A classic feminist translation from French that’s a “romantic” story told by a heartbroken performer named Renee, who must choose between freedom and...moreA classic feminist translation from French that’s a “romantic” story told by a heartbroken performer named Renee, who must choose between freedom and love during Victorian times.
About: Published in 1910 this is a short book that is supposedly a semi-autobiography from the interesting bohemian author – Colette. The story is told in first person by Renee Nere, the main character who has divorced her wealthy, philandering, artist husband after eight years of emotional torture. Damaged, much wiser, yet lonely, she has managed to support herself as a dancer and actor in Paris. Although not considered an acceptable profession for her social standing, it never-the-less gives Renee a sense of independence which is hard earned during a time when a woman’s independence was not common and, indeed, shunned.
When a wealthy gentleman falls in love with Renee and promises her the moon, and the dancer attempts to decide between marriage and independence - that is when the reader gets a glimpse into why this book is considered a feminist classic.
Thoughts: I truly enjoyed this book in audio, with its UK-English accented reader and its esoteric French phrase usage. (I speak 4 words of French and received horrible grades for it in high school, so did not understand most of it). Yet the English part of the book is descriptive and pleasant, if slightly long winded at times. At one point Renee travels the French countryside, and the letters Renee writes her would be lover are sweet indeed.
When doing research about the author, I found Colette to be an intriguing subject. Living a life that was not standard, she broke many social rules including affairs with a tabooed family member and women. Although this book does not have LGBT elements, it’s still feminist in nature and is not your happily-ever-after romance. But I think that is where its value lies, in a “realistic” example of a woman who goes against the social norms of the times and lives her life to the fullest.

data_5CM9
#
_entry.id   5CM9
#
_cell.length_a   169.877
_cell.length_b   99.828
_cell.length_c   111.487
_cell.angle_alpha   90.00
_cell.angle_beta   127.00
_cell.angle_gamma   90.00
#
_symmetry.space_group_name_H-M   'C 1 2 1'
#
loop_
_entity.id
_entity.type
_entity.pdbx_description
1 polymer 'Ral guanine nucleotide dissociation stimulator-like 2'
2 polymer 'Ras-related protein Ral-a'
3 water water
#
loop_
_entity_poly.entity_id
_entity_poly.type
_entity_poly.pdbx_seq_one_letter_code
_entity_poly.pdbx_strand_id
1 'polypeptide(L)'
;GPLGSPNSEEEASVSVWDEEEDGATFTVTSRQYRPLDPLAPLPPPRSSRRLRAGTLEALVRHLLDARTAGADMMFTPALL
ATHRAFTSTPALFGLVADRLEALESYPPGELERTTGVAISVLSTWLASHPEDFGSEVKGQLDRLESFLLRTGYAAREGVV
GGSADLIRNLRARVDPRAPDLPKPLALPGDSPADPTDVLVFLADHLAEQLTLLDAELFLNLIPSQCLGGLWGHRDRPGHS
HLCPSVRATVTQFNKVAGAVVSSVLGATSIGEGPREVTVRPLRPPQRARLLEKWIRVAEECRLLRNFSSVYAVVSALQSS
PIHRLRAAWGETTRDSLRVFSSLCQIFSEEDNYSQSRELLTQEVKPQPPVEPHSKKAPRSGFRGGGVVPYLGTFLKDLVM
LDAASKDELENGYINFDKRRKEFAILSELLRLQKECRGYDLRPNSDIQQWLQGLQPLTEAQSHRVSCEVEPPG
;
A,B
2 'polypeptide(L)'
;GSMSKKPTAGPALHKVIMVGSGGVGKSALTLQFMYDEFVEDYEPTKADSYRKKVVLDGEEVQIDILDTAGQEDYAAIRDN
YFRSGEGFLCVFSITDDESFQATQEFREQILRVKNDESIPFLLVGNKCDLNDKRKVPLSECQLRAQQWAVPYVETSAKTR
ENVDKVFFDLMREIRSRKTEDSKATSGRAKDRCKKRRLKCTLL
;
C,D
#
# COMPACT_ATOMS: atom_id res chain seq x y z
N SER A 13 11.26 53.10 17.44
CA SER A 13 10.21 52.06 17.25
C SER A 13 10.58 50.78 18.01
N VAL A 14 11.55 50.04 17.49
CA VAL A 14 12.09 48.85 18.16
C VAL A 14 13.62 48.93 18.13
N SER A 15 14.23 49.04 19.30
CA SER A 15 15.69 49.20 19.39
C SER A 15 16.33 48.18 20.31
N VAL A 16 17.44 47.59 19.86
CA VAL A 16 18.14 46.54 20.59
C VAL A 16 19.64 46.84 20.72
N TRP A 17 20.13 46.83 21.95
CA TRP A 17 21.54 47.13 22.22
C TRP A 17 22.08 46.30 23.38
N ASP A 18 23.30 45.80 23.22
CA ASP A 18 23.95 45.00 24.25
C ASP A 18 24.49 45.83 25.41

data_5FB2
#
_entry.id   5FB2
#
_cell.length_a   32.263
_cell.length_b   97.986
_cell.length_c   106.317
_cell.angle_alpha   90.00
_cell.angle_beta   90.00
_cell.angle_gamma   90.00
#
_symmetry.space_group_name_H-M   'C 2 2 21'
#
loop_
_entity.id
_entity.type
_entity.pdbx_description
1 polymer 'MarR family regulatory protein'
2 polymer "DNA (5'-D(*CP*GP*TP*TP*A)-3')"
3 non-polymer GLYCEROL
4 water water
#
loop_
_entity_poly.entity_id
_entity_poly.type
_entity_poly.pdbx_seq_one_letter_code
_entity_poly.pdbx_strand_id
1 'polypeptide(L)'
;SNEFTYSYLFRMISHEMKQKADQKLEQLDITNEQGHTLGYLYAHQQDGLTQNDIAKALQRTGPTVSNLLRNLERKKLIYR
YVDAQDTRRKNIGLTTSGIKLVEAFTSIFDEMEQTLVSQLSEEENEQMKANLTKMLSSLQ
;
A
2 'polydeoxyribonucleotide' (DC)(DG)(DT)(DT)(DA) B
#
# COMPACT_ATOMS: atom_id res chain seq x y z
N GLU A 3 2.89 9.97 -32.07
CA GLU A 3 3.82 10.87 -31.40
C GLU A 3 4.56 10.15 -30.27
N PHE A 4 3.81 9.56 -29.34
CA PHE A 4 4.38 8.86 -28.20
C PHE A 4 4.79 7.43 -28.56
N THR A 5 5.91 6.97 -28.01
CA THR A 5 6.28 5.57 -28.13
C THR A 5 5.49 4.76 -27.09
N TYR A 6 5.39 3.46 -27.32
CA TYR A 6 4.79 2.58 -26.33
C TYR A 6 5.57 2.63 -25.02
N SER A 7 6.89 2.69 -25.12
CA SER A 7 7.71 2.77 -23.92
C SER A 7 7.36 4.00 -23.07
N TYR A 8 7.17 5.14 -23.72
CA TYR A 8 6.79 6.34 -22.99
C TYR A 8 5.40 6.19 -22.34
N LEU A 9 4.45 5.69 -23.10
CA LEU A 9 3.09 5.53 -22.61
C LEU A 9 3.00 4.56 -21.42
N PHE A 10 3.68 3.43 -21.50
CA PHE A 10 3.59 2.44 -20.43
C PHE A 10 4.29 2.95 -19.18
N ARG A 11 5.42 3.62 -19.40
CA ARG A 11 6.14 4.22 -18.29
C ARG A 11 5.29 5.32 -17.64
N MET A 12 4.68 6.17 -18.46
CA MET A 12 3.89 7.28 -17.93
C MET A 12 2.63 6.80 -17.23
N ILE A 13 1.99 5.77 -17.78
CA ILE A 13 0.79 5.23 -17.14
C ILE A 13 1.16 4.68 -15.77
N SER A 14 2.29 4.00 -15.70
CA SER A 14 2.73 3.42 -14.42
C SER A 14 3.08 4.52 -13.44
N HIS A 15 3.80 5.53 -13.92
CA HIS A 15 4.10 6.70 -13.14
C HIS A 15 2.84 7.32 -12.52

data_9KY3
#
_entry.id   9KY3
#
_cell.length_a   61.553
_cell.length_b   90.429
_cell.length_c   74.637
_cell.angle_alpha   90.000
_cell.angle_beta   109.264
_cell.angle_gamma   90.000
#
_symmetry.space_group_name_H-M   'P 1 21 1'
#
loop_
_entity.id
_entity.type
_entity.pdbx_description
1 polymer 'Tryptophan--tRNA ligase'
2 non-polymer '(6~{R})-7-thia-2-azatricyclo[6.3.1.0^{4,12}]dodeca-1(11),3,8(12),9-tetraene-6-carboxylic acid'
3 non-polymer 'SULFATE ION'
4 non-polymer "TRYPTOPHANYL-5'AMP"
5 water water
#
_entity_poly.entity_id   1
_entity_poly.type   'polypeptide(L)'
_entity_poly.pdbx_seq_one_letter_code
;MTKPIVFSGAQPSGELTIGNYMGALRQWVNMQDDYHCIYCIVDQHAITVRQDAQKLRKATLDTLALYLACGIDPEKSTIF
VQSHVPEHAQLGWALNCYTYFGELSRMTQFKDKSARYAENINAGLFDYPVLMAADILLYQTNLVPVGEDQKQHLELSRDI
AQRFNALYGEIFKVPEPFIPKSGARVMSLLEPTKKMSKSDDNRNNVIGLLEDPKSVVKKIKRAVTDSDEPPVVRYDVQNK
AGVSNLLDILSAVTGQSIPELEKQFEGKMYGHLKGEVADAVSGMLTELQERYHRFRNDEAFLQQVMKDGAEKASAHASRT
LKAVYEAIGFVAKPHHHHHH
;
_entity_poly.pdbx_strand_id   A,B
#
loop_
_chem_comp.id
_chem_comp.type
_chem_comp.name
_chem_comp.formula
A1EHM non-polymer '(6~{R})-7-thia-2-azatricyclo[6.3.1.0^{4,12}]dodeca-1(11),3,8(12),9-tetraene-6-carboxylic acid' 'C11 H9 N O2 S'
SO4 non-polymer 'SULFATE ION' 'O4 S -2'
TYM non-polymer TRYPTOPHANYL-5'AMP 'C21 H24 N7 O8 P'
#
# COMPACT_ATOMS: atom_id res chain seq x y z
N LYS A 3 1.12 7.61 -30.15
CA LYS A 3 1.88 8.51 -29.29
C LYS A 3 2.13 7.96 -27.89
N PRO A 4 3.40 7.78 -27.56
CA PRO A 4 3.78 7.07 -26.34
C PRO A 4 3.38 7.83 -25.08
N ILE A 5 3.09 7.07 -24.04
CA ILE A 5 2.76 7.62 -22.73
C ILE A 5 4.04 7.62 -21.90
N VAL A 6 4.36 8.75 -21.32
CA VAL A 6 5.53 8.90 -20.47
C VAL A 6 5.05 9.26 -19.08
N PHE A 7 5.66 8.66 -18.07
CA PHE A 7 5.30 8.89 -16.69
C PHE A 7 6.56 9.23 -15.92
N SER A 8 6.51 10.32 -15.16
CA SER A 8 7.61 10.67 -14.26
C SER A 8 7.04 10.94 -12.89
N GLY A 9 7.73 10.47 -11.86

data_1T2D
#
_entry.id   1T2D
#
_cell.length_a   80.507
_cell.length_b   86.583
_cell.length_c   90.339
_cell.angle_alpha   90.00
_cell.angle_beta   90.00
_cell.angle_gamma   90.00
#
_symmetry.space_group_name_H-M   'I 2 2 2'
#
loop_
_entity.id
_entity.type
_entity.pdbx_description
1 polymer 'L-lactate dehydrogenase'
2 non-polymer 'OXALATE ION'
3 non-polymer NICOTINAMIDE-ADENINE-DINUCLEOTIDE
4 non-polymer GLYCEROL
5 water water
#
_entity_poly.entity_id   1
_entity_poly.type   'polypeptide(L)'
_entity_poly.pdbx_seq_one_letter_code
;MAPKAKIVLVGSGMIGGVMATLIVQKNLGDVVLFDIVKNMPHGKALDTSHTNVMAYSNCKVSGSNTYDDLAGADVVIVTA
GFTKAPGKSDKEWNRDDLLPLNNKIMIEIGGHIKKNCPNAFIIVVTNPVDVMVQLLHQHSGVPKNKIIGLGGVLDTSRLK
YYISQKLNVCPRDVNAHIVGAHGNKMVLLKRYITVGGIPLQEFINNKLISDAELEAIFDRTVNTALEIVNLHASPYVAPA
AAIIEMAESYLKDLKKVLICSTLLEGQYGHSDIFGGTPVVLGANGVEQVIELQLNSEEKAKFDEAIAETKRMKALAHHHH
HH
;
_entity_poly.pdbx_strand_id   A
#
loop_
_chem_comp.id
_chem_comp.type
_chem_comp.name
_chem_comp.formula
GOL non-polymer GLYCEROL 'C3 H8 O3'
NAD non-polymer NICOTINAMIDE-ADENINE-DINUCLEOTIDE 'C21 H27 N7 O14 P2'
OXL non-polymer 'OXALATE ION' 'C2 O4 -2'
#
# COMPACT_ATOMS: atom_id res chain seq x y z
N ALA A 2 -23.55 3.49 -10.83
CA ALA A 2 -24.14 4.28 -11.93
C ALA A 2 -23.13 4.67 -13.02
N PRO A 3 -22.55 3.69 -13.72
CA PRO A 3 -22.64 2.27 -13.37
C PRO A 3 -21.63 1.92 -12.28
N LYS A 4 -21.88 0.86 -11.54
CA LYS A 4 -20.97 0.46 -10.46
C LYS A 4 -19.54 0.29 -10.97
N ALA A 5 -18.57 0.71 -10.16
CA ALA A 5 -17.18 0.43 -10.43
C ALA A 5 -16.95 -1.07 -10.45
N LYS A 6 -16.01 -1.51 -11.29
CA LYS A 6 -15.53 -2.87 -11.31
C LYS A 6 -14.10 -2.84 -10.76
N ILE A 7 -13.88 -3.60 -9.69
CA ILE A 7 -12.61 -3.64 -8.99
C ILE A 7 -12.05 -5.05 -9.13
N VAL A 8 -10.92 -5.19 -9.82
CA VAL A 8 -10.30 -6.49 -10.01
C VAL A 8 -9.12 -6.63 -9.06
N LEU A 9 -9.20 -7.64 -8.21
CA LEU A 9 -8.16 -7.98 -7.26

I give this wonderful short novel (especially in its audio version) a 4-star rating and recommend it highly for those interested in anything French, Victorian classics, and feminist fiction.(less)
A dryly humorous and intellectual literary story about the fickleness of human love and all its entangleme...moreOriginal review posted at Layers of Thought.
A dryly humorous and intellectual literary story about the fickleness of human love and all its entanglements.
About: Set in contemporary France we have Anna, who is a doctor, and Louise, an attorney. Anna's therapist falls for Louise, and Anna falls for a writer. Both women are beautiful, intelligent, Jewish and of very comfortable means. They also look so similar that they could be the same person or sisters. As these two women with loving families and husbands find romantic entanglement with different men (not their husbands), we see the complexity of their feelings, the inevitable consequences of their choices, and some of the inner workings of their lives – complex and mundane.
Creating a story which is – “enough about love”.
Thoughts: I enjoyed this literary novel partly because it’s not your ordinary romance and because it was perfect to read around Valentine’s day. As is often the case in real life romance all the character’s lives are intertwined, overlapped and connected. Labeling each chapter with the character’s names, Le Tellier tells us about their daily lives as they connect throughout the story.
The author also offers the reader elements with heart wrenching depth such as a glimpse inside the Jewish psyche – one an incredible metaphorical link, inside a legal speech given by Louise about the holocaust; another gives a view inside the daily workings of a woman’s mind. Le Tellier’s attention to details is intriguing - for example he lists the clothing purchases of one of the main character’s - where he cleverly juxtaposes the heavy (as in the holocaust speech) and the light (represented by the gorgeous descriptions of each item such as lingerie and shoes).
It is a quirky novel which is often the case with translations - which is why I adore them. I was challenged and did not understand every little element; I was shocked, amazed and laughed. I give this realistic novel 3 stars. I would recommend it to readers who enjoy translations, like an intellectual read, are intrigued by the French, or are looking for a large step away from fluffy romance.(less)